Director Katie Mitchell is at war with Britain’s parochial theatre cultureby James Woodall / March 20, 2013 / Leave a comment
Katie Mitchell’s new adaptation of Strindberg’s Miss Julie makes inventive use of live video © Stephen Cummiskey
On a cold Berlin morning I’m in the café of one of Europe’s great theatres, the Schaubühne, to meet the director Katie Mitchell. Given her reputation as a fierce iconoclast, encountering Mitchell in person is a surprise. The first things you notice about her are a winning friendliness—she smiles openly—and intense pale blue eyes. In a high laugh she apologises for being late. She’s been waiting in the wrong café: her favourite, next to the Schaubühne.
She’s in Berlin for The Yellow Wallpaper, a production based on a short story by the late 19th-century American writer and feminist Charlotte Perkins Gilman. Mitchell is a ferociously hard worker—for the Schaubühne she’s devised a technologically complex staging, set in modern Germany, which uses gauzes, water and five live cameras. In the play a post-natal depressive hallucinates about another woman behind yellow wallpaper and tears it all off. It’s in the mould of Roman Polanski’s film Repulsion, Mitchell explains.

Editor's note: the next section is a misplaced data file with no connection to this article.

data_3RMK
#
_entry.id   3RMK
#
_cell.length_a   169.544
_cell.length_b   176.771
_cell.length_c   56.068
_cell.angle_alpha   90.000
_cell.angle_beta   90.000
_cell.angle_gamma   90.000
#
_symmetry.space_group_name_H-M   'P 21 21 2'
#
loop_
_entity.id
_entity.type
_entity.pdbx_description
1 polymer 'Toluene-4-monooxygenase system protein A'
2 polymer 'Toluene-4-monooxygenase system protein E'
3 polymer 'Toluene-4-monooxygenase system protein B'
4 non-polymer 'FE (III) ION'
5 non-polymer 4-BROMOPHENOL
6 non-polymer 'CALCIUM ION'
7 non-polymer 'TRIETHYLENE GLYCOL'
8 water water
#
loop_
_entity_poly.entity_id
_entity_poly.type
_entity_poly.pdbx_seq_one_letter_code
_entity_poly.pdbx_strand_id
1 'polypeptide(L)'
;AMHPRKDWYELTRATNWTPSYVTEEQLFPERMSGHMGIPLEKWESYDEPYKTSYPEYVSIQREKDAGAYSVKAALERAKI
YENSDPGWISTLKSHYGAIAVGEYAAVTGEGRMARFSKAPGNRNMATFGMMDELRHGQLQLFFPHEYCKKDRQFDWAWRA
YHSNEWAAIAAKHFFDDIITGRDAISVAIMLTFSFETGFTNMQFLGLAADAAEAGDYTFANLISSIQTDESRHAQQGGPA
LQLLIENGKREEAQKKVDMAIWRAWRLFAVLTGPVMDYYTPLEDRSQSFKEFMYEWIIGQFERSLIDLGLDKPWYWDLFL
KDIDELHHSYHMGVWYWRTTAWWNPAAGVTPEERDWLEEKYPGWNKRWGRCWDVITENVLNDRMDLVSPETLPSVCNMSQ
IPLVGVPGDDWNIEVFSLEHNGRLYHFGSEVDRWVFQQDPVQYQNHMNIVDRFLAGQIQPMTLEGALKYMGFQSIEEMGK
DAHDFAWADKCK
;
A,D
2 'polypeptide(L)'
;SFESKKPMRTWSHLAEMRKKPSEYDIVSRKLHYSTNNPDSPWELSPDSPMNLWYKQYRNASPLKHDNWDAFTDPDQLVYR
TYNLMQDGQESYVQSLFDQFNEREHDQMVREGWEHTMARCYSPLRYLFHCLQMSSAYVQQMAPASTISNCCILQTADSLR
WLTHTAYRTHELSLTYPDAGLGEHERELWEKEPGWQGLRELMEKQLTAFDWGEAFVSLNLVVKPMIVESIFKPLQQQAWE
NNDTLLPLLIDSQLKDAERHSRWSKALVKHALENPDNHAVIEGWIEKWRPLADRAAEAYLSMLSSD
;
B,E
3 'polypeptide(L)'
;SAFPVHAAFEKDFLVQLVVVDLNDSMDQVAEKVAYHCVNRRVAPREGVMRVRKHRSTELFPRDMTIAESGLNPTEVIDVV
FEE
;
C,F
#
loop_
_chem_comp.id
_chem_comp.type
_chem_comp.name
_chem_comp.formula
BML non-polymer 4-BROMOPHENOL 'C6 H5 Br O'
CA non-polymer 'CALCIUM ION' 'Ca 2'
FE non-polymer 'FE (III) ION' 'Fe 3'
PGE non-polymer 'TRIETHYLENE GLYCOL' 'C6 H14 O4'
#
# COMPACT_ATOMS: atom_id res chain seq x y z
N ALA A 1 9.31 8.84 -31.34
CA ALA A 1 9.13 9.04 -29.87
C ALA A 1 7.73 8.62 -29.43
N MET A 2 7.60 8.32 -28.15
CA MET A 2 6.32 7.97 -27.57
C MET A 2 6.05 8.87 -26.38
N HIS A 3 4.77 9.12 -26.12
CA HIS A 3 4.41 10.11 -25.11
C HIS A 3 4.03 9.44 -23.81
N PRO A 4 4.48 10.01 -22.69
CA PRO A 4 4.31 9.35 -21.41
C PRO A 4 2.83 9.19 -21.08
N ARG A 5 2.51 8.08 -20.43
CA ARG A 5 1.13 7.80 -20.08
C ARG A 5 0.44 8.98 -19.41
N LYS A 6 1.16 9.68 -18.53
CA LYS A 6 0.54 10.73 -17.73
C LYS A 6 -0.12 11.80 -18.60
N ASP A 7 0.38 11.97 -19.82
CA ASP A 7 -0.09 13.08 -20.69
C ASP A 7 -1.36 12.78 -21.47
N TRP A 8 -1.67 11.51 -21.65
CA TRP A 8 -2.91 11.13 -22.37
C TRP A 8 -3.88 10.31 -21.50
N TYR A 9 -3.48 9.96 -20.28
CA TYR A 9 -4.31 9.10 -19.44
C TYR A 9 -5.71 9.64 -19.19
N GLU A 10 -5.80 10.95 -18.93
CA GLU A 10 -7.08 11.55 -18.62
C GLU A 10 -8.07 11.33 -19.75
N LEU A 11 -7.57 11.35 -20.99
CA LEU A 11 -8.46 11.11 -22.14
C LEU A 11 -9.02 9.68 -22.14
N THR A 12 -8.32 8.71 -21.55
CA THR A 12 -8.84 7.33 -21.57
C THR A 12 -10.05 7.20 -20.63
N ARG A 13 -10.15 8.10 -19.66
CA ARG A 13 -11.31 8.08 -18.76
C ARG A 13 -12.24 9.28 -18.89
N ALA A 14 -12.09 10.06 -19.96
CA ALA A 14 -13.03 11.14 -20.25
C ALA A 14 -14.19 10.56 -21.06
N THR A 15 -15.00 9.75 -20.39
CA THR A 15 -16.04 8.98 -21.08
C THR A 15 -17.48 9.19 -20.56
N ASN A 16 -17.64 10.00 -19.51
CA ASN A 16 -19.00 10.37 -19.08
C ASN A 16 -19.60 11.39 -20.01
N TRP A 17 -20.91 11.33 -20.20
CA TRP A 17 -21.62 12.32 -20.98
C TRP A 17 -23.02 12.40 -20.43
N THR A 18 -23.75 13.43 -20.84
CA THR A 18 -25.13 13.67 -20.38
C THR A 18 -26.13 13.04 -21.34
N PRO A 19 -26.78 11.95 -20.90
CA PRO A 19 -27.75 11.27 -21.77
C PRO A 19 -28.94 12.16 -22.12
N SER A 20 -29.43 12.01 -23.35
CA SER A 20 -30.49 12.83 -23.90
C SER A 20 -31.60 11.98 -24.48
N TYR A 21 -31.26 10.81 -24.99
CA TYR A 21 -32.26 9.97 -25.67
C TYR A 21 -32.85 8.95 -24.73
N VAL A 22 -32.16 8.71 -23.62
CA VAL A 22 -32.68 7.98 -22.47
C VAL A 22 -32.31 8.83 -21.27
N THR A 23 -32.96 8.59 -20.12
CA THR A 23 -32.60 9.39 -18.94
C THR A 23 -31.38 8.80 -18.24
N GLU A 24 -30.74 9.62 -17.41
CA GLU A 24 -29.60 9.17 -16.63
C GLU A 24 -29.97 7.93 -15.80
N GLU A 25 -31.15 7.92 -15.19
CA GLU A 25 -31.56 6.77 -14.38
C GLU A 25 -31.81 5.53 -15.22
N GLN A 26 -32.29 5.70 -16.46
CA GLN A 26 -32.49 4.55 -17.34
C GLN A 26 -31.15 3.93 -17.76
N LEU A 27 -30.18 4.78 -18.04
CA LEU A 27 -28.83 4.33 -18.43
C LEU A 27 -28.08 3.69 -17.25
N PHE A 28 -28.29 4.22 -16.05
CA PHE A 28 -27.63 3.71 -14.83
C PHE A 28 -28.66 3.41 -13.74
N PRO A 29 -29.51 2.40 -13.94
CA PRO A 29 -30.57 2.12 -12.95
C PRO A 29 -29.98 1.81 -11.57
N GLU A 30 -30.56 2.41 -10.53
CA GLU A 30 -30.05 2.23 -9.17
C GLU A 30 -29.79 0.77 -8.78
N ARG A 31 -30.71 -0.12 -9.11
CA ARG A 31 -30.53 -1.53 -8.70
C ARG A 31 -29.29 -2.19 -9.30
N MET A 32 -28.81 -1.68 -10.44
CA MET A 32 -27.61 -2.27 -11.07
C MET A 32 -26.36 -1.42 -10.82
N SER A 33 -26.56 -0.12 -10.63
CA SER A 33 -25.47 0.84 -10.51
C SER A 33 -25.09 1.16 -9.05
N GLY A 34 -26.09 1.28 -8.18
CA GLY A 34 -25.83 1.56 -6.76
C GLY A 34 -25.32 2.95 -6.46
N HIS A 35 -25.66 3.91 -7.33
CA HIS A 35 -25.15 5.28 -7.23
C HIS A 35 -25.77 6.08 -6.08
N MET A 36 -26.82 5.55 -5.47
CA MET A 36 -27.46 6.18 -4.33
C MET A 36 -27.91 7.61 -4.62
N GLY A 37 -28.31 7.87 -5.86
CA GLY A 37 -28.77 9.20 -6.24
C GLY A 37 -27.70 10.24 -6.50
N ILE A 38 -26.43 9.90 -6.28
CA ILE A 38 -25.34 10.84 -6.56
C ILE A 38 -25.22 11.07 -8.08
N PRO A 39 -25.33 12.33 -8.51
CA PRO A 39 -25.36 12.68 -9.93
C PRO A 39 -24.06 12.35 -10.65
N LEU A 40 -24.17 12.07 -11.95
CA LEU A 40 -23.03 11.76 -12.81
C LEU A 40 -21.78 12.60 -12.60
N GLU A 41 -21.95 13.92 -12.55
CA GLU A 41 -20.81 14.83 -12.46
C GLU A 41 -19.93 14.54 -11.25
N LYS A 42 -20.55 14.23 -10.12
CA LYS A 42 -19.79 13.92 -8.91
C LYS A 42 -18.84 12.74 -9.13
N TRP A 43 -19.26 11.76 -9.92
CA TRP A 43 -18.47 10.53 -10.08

Back home, Mitchell shows in this vein have earned her a reputation for bleakness. Some critics hate her. True, her aesthetic is severe; she strips plays down, turns them inside out and challenges them. Her visually driven stagings of classics (Greek, Russian, Scandinavian), and of work by British moderns such as Martin Crimp and Simon Stephens, as well as a groundbreaking, video-savvy adaptation of Virginia Woolf’s novel The Waves, have attracted as much vitriol as admiration.
“Britain’s most overrated director,” brayed Alastair Macaulay in the Financial Times in response to her 2005 National Theatre production of Strindberg’s A Dream Play. He compounded the attack a year later by claiming that Mitchell “lays out a play on a slab like an anatomy lesson and makes performance art with its entrails.”
I do not allude to these barbs with Mitchell, though we are here in fact to talk about Strindberg. Her German version of Miss Julie, created at the Schaubühne in 2010, visits London’s Barbican at the end of April. The play is performed, radically, solely from the point of view of the servant, Kristin (the wonderful Jule Böwe). Inventive use is made of live video again, a technique evolved from Waves (as the production was actually called). There’s a score for a cellist. In one important scene, when…